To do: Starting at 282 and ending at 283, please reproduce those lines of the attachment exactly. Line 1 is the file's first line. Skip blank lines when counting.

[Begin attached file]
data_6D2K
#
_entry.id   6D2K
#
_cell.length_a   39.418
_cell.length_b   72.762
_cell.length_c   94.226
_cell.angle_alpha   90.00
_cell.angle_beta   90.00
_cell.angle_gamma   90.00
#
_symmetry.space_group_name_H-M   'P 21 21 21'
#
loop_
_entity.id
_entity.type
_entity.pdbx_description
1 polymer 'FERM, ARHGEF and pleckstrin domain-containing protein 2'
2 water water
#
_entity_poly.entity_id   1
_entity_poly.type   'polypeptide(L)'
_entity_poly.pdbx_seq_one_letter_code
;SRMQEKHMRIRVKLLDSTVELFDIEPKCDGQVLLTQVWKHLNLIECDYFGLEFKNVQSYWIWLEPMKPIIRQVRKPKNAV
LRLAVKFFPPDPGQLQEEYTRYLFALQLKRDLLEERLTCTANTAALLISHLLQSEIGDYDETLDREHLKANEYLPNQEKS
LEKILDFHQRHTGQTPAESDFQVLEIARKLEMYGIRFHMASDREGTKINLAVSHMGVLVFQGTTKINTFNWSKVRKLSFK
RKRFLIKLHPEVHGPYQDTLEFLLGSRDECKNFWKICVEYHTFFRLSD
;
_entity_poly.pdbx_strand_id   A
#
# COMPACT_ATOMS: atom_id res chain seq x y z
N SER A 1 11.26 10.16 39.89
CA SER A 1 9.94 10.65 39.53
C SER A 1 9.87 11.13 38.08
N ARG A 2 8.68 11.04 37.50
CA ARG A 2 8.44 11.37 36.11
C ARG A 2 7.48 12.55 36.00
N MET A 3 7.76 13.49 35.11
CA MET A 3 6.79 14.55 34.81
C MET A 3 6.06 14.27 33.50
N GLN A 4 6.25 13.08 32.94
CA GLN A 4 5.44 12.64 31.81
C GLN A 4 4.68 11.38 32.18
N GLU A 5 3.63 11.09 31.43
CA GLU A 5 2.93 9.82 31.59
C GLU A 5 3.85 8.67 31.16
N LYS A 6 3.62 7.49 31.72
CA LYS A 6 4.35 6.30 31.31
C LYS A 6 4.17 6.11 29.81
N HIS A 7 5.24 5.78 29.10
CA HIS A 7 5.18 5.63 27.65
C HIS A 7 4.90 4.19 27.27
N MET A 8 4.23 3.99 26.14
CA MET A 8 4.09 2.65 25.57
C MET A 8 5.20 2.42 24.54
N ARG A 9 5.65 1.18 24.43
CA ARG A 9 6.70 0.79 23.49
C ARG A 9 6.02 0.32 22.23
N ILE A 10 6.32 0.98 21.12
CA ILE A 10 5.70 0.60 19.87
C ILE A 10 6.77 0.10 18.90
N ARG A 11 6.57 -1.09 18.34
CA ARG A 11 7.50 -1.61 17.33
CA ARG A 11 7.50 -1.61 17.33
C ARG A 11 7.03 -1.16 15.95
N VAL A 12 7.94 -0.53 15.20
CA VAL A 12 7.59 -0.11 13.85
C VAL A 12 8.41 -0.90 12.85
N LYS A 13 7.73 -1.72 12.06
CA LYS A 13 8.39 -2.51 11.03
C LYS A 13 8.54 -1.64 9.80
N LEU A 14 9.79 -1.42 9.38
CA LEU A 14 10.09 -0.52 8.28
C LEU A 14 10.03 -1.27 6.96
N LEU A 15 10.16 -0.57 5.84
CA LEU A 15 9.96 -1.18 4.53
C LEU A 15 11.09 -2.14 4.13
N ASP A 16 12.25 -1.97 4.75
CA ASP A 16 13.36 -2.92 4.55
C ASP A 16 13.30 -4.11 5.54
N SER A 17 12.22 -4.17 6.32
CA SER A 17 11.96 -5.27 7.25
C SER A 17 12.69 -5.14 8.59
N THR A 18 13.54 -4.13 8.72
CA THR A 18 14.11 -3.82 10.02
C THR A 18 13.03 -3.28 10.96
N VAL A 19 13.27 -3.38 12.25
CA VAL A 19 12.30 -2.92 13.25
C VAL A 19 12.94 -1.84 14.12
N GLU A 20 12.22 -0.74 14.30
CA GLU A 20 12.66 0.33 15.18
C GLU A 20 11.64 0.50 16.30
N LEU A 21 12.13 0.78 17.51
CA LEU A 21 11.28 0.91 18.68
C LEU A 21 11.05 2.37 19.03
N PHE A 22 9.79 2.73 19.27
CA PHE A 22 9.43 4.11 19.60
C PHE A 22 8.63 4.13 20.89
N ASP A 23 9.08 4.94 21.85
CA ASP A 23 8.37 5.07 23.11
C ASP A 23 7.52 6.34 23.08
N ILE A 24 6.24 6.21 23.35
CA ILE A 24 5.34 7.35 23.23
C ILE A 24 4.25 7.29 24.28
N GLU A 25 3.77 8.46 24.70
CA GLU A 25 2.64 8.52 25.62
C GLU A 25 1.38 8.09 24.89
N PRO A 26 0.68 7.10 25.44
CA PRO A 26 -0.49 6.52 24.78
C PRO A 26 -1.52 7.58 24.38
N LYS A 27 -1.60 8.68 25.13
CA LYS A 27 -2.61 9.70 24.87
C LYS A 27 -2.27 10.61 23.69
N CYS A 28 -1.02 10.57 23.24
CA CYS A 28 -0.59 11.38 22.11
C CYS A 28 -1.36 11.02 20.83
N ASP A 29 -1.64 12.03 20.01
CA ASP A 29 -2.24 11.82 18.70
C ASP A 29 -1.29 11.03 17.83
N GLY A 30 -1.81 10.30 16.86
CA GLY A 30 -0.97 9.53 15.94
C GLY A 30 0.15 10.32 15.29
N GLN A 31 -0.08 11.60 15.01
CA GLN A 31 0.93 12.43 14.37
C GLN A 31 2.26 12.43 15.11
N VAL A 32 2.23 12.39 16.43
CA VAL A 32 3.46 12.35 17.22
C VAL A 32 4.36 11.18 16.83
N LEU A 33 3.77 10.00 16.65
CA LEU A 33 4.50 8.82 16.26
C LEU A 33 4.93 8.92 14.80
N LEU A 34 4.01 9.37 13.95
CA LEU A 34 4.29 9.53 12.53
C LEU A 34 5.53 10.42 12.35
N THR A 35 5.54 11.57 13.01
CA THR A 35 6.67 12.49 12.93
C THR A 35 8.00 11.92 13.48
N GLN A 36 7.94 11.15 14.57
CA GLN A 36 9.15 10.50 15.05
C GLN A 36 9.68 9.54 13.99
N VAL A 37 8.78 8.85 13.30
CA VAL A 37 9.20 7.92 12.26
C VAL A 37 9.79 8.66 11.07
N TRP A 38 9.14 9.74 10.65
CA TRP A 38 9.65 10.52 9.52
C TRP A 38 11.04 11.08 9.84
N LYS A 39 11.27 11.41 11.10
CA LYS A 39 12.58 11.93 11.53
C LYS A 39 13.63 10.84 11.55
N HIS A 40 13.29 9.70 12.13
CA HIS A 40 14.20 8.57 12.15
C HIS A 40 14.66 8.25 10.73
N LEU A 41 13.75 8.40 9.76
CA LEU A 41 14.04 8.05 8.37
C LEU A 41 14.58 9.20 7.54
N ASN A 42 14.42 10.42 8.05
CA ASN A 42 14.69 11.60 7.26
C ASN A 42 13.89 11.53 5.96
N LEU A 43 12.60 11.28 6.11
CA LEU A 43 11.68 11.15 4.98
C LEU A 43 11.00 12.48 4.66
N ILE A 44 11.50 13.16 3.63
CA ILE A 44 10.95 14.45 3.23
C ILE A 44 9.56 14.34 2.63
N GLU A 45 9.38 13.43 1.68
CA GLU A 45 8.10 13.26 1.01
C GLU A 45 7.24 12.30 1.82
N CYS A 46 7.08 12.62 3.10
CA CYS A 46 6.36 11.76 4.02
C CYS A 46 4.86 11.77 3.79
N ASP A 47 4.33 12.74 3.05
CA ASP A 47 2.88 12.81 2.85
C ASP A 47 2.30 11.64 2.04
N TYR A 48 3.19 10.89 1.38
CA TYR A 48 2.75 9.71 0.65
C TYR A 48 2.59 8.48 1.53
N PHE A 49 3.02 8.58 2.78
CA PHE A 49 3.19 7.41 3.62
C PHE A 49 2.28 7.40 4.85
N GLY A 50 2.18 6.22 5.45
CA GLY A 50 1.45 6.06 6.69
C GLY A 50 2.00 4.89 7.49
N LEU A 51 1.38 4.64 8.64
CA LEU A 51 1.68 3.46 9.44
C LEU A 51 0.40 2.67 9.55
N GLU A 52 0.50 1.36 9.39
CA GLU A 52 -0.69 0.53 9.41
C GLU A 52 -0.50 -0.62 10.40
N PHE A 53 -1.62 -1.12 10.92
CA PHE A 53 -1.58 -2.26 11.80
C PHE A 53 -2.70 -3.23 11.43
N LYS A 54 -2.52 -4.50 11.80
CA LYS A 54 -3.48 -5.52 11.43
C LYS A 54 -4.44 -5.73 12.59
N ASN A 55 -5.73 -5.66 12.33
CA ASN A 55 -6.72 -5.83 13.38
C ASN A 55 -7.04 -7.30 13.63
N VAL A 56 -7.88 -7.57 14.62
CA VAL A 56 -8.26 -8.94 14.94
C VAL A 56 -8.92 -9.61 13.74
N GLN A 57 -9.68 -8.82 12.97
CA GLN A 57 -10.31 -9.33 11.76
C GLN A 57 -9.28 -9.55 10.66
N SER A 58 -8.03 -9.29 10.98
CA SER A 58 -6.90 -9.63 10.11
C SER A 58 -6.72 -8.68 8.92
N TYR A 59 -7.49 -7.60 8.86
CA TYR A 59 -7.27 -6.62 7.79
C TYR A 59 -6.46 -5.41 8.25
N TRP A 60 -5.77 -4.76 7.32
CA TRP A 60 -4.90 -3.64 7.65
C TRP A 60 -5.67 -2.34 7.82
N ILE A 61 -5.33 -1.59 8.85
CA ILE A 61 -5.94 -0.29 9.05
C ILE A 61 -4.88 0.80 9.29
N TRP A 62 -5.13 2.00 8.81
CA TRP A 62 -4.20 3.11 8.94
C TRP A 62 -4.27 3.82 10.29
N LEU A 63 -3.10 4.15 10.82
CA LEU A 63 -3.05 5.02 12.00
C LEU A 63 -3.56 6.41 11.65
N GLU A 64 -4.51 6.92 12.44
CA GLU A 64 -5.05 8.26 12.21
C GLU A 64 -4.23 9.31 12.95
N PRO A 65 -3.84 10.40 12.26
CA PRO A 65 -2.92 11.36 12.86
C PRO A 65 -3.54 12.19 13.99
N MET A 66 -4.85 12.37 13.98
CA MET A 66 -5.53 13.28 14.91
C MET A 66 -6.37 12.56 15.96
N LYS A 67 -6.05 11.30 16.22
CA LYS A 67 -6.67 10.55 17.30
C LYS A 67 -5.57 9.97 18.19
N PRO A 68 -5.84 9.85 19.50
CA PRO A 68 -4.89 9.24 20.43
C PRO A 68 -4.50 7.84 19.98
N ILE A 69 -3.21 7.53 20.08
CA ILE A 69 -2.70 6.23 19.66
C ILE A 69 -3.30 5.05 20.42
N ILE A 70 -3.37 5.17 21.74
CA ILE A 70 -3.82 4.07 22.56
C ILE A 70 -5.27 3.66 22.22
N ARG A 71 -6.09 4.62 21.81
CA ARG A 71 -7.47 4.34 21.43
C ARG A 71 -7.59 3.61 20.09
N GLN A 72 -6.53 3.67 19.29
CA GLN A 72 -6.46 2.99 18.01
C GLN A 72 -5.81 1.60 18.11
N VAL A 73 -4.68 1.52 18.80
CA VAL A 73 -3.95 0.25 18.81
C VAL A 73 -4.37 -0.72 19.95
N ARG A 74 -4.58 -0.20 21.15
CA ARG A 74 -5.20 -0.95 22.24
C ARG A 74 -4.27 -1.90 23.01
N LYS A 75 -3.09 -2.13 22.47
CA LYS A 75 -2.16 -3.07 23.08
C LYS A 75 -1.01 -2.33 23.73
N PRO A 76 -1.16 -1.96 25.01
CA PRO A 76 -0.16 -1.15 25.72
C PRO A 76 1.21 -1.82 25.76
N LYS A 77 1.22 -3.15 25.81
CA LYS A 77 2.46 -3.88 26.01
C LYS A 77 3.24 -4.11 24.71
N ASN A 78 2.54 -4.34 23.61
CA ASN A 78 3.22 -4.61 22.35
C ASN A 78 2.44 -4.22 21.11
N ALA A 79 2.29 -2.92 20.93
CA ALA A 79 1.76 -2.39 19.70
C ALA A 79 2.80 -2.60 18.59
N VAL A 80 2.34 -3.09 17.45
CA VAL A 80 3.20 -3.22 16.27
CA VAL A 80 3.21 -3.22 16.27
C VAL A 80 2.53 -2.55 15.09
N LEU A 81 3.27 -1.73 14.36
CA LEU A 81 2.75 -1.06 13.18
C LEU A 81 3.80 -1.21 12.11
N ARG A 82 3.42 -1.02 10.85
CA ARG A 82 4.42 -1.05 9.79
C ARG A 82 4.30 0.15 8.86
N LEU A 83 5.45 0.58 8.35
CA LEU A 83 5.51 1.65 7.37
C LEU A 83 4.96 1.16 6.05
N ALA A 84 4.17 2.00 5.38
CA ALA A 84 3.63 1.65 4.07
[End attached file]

C LEU A 83 4.96 1.16 6.05
N ALA A 84 4.17 2.00 5.38